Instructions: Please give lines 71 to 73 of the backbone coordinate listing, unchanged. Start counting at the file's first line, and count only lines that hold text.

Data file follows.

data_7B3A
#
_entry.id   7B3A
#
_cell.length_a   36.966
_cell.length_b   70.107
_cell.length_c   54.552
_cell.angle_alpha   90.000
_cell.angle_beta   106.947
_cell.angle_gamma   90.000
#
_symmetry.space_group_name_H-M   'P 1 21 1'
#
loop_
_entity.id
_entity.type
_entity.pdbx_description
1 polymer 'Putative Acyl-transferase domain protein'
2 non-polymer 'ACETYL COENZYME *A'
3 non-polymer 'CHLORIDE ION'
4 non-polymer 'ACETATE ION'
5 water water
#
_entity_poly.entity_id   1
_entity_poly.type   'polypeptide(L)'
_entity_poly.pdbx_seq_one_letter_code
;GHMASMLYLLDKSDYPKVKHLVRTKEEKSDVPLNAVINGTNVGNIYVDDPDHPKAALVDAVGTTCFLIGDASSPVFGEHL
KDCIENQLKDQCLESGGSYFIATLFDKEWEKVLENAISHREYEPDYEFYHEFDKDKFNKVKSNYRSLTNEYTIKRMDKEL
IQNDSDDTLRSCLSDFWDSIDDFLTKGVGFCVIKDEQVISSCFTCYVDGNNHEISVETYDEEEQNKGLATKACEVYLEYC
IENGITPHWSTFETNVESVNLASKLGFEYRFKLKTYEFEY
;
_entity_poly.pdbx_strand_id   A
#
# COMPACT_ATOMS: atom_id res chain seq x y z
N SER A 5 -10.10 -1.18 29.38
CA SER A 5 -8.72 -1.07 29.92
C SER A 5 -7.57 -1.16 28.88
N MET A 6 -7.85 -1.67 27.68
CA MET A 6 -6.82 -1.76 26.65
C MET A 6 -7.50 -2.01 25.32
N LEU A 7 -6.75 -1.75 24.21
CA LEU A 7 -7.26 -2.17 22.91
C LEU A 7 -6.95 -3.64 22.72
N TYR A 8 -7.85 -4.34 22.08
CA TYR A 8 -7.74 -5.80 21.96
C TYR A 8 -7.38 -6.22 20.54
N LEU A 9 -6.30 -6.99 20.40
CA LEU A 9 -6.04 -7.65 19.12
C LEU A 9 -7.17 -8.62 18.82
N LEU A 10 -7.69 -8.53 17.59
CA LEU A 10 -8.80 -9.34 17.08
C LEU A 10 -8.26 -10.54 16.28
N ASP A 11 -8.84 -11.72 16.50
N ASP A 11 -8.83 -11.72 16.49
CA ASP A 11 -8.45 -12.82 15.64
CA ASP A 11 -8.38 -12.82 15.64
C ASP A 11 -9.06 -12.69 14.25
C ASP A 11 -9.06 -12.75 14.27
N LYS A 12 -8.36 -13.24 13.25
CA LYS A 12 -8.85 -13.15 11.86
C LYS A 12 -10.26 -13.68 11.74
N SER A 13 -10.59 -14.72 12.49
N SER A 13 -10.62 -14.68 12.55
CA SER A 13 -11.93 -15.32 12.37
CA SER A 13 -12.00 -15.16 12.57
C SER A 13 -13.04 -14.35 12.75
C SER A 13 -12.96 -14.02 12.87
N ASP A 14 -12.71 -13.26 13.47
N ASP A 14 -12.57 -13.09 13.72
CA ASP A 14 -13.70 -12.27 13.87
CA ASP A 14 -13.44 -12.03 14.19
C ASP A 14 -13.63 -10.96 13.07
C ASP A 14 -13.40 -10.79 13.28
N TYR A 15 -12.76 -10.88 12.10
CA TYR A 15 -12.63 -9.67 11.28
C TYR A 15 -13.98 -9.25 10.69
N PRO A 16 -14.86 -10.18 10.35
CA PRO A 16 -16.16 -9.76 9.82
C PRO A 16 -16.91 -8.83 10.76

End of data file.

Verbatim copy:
CA ASP A 14 -13.44 -12.03 14.19
C ASP A 14 -13.63 -10.96 13.07
C ASP A 14 -13.40 -10.79 13.28